So, thank you, Enda Kenny. Thank you the 2500 priests, victims of clergy abuse and ordinary Catholics from around the world who have written to Enda since his speech to thank him. Vatican II will not go away, the Holy Spirit will not be defeated. Enda, ad multos annos!

As one writer stated on here, "Repeat ten times daily - I am not the one who is mad here!!"


I could write reams and reams on this comment, but I choose instead to let it stand alone, because that is unfortunately the state of mind of far too many of our good priests.  They are not alone. 

Sunday, July 24, 2011

What Does Sir Rupert Murdoch Tell Us About The Vatican's Relationship With Money?

It could be that today's nouveau riche won't be all that interested in the traditional honors scrambled after by yesterday's nouveau riche.

There's been interesting fall out from some international stories in the last couple of weeks.  Some of those stories have intersecting points of interest for the Church.  One such story is the scandal surrounding Rupert Murdoch's news empire.  Back in 1998, Murdoch was made a Knight Commander of St Gregory under the sponsorship of Cardinal Mahoney of LA.  At that time Murdoch's then wife Anna was a Catholic and she herself was made a Dame of the Order. These honorary papal knighthoods are interesting in and of themselves, at least as to who is in and who is out, but now some folks think there should be some accountability for membership--and I'm not talking accountability in the financial sense.  The following is from Britian's Catholic Herald:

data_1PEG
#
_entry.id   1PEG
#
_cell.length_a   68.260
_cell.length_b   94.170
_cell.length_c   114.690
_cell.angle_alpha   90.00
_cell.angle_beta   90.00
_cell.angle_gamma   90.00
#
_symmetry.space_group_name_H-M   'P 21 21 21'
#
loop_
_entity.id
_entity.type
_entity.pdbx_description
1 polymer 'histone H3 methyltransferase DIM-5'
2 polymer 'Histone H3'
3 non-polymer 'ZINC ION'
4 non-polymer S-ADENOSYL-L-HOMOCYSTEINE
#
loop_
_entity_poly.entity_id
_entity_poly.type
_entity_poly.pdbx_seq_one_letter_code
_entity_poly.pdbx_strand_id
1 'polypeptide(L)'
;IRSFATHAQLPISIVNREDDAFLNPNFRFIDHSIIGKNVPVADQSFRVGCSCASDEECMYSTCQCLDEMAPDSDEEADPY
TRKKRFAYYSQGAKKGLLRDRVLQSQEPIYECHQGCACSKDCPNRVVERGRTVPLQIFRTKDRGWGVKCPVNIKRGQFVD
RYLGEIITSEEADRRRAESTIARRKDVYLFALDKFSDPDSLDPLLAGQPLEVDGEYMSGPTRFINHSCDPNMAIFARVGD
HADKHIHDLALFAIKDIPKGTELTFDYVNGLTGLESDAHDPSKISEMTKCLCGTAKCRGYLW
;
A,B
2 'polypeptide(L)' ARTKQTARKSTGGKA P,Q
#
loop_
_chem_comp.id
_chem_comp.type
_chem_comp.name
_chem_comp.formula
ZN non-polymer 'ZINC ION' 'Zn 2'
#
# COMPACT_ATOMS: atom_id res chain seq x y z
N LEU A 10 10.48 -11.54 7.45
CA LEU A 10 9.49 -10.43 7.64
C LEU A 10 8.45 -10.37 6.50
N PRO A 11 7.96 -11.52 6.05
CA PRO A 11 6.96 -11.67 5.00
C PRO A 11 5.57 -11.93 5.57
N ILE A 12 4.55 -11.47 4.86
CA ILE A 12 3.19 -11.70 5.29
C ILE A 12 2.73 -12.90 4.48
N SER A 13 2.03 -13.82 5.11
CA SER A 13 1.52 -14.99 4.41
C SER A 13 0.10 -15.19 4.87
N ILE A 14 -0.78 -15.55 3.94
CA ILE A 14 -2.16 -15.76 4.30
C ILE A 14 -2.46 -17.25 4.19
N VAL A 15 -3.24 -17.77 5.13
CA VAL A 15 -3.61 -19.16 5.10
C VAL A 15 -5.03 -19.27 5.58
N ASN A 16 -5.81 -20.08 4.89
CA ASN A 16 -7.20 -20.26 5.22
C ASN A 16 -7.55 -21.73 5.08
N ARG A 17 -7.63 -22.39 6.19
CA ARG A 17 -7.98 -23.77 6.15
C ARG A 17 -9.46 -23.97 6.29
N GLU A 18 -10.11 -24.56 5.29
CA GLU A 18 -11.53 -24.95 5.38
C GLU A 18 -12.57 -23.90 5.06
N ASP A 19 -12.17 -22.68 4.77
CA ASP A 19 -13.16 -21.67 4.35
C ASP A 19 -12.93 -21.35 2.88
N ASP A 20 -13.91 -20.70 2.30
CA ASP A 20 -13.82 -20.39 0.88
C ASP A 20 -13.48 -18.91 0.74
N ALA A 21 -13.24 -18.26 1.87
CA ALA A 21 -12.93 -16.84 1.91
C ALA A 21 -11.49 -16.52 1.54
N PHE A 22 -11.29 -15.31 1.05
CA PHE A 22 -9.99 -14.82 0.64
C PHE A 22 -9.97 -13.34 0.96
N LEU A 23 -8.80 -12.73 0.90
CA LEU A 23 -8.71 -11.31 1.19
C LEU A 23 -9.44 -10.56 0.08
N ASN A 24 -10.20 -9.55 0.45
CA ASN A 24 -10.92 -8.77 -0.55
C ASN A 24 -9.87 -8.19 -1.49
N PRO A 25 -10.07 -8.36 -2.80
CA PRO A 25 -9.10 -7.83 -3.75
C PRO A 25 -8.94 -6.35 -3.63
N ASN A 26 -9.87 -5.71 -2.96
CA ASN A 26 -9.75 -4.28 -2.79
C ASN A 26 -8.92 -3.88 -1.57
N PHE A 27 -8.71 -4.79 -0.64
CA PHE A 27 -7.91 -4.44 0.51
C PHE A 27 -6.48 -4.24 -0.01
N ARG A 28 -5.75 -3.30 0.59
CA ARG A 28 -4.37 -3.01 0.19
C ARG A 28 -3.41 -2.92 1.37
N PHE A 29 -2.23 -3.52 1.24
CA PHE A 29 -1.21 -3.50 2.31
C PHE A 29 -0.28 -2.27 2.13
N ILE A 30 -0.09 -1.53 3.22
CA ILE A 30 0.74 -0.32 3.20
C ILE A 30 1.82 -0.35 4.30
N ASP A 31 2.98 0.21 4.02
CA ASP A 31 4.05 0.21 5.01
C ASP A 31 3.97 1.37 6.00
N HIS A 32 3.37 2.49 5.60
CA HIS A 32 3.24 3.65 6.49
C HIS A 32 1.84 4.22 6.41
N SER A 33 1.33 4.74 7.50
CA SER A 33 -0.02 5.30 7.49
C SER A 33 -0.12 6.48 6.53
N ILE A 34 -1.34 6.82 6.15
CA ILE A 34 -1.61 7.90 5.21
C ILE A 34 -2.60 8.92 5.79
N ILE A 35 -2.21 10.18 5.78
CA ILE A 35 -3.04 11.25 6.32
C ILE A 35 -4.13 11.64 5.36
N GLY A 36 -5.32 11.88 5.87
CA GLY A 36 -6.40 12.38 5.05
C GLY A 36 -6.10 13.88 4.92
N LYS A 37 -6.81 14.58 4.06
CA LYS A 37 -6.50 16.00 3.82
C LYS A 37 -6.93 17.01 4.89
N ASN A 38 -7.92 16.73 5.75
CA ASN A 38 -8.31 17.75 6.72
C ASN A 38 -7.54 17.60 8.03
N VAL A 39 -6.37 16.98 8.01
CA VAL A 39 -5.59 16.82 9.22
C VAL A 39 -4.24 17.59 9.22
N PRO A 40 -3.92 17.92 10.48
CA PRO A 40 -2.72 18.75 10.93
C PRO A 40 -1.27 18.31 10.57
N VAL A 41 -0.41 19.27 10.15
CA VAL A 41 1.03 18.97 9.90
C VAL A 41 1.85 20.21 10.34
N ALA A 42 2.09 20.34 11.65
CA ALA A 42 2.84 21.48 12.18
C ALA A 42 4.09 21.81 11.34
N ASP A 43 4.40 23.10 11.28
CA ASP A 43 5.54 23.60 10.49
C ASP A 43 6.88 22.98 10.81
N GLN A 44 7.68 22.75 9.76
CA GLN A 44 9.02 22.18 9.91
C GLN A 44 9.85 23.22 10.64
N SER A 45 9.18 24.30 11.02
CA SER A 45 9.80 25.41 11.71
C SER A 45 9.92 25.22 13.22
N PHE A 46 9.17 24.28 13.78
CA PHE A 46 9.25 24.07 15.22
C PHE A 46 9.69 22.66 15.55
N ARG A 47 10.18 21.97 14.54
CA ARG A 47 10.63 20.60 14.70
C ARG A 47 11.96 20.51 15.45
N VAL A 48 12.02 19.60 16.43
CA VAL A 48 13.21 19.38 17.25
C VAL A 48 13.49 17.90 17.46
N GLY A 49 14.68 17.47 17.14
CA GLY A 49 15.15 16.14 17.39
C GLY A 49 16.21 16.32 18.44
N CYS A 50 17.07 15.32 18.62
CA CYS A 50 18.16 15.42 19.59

Debate: Should Rupert Murdoch’s papal knighthood be rescinded?

In 1998 Rupert Murdoch was made a Knight Commander of St Gregory. He had apparently been recommended for the honour by Cardinal Roger Mahony, after giving money to a Church education fund. A year later he donated $10 million to help build Los Angeles Catholic cathedral.

Is it right that papal knighthoods should be awarded in this way? The honour is supposed to recognise a person’s service to the Church. Certainly, Murdoch’s money has helped the Church; but surely there are many, many faithful Catholics, whose tireless service to the Church goes unacknowledged, who deserve to be honoured much more.

And is Rupert Murdoch a person the Church should celebrate? He owns – or did own – a newspaper that lost its moral bearings; he ought to bear some responsibility for that.